And the silver lining, should you call it that, is that instead of raising Lyle for beef as originally planned, we’ve decided to keep Lyle intact (meaning he gets to keep his manhood) and we’ll keep him on the farm as a bull for our future cows.
We weren’t going to do this before, with the risk of him breeding his own Mom and all that. Eek. (Y’all, the farm is a freaky-deaky place.) But now that Lyle is all we’ve got left, it makes sense to train him, tame him, and utilize him for future breedings. Breeding a dairy cow ain’t something to be taken lightly so this will prove an invaluable asset to the future of our farm.
I’m taking a step back to really think about what that really means now: the future of our farm.
Something about loosing Sal has made me ask questions of our farm… What is it that we’re trying to do here? What are our priorities? What is our purpose?
These past 2 1/2 years on the farm have taught me invaluable lessons and each day that goes by, I feel like we’re further honing in on what it is that we’re supposed to contribute to this world.
My goal has never been to own a dairy or a giant herd of cattle. But if I’ve confirmed one thing from all of this, it’s that our farm needs a family cow. “The Queen’s” presence on the farm is not a spot to be vacant, but rather to be filled by a beautiful bovine. We’re uncertain as to what this means for us exactly right now, especially heading into winter, but we’re praying fervently about the return of a Queen.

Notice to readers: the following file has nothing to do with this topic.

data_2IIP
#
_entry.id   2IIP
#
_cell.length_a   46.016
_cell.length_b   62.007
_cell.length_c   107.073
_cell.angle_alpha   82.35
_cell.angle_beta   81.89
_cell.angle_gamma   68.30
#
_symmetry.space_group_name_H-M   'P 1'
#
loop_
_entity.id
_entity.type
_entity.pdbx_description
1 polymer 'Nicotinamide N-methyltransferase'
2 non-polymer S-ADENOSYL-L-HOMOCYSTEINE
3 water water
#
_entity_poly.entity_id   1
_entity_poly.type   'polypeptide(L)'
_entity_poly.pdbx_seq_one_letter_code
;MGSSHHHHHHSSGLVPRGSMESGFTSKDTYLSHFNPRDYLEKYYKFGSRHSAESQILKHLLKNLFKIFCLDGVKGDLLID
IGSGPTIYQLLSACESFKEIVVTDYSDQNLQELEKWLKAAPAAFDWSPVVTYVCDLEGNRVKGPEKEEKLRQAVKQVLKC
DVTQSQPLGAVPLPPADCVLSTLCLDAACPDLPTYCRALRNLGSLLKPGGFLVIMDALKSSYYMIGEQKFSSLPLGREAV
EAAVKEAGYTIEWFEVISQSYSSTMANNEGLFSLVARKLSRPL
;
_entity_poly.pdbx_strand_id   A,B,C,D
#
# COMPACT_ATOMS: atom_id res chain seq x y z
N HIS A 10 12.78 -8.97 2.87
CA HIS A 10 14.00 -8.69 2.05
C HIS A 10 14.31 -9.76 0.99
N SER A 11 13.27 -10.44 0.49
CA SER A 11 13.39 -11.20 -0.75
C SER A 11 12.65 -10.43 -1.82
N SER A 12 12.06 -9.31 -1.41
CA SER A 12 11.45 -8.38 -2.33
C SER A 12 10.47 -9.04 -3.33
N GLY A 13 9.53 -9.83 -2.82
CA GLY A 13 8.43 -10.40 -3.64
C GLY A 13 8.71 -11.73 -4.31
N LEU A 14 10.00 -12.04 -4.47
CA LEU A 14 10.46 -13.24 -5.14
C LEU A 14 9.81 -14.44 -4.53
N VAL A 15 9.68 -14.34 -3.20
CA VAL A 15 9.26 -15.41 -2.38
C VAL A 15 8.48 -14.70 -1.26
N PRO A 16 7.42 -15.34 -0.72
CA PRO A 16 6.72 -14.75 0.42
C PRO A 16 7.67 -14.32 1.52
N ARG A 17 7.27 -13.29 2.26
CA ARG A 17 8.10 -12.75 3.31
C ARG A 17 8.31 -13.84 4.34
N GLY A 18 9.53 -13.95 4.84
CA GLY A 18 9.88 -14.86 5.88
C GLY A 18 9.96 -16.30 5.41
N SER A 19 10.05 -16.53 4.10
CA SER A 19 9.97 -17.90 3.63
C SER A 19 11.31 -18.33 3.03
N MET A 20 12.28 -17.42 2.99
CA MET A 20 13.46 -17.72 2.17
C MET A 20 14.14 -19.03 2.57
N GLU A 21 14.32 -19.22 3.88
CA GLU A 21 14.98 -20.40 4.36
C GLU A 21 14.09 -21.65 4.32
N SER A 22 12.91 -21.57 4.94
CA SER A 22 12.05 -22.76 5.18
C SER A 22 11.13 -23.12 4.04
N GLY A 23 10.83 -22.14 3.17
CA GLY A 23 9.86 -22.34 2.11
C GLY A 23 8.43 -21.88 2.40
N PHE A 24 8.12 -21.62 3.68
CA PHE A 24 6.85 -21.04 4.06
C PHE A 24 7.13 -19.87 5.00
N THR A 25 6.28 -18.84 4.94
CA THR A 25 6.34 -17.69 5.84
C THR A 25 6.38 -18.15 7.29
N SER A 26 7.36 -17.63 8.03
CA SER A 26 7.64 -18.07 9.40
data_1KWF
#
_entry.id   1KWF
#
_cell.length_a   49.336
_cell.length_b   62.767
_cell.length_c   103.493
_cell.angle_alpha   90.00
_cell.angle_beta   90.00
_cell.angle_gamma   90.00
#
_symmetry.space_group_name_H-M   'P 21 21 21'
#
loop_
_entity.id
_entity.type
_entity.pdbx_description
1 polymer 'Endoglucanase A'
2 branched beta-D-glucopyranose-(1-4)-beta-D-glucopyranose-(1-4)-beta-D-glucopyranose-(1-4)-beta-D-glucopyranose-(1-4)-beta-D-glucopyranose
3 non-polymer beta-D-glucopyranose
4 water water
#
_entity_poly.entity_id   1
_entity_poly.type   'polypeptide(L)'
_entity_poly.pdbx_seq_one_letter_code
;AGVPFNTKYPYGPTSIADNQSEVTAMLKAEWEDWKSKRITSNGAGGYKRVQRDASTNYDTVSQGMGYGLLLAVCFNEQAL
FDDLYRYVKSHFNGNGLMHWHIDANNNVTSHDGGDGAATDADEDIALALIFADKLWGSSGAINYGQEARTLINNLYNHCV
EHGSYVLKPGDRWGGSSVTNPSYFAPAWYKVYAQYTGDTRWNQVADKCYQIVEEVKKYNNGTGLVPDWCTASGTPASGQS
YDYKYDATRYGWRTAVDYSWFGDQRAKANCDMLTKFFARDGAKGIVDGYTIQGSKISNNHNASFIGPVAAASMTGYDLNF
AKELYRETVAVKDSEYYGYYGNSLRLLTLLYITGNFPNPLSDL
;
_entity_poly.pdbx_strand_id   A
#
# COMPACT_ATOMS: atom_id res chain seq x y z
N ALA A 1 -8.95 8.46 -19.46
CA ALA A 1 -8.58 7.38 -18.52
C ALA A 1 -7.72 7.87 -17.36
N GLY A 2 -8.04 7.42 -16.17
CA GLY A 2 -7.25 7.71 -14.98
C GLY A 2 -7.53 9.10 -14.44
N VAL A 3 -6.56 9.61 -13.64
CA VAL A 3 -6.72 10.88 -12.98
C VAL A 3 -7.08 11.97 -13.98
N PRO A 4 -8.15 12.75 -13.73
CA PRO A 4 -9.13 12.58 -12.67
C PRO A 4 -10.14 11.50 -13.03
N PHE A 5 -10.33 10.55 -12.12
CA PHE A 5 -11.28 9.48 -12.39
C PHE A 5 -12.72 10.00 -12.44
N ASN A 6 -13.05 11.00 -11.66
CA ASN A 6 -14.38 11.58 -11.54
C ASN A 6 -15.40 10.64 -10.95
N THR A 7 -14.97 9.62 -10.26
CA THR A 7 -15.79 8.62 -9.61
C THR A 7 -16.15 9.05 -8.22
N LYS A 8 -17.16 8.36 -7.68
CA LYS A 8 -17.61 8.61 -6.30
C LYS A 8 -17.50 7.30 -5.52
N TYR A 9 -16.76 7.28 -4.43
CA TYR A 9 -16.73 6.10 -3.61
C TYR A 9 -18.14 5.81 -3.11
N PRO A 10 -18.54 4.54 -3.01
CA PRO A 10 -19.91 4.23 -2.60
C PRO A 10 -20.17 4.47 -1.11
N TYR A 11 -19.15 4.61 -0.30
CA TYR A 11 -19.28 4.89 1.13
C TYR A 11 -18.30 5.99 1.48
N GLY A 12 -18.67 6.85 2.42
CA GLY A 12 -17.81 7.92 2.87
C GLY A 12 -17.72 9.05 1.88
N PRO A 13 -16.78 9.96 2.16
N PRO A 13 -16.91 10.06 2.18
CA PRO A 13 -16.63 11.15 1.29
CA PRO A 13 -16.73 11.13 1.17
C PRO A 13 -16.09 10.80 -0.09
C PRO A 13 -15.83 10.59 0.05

And the sheep? Well, frankly, they are my joy. Though we haven’t witnessed hanky-panky this summer (sheep are notoriously private), we’re praying to have 4 ewes lambing next Spring. And Hamish pretty much has the best job in the biz. The two ram lambs pictured above are for meat.
Stuart loves the sheep. With his flat hat and wool coat on and staff in hand, he’ll often walk their pen and spot-check the herd. If the ground was green and lush, it’d be easy to confuse the scene for something out of an Irish tale.
Yes. We’ve both spoken. The Katahdin sheep stay always.
And now that we’ve added some home-hatched heritage roosters to the chickens, we’re hopeful that the Lavender Orpingtons and French Copper Marans will be here to stay as well. I could have 100 of just the Lavenders. Don’t tell the rest but they’re, by far, my favorite.
Chickens will always have a place on this farm.
Perhaps it’s the weather that’s making me feel a bit nostalgic and romantic about this life. Lord knows our journey this past season has been anything but idealistic. In fact, it’s been grueling and rather grizzly. We lost Pocket. We lost another ram to a predator attack. And then, after the very best care I could possibly muster, we still lost Sal.
Think you want to be a farmer? Trust me, there are days when you’ll regret that decision.
There are days I’ve been tempted to throw in the towel, move the family to a downtown apartment in Paris, and only eat baguettes for the rest of our days. Bonjour!
But this place. These faces. This life.
This is where I belong.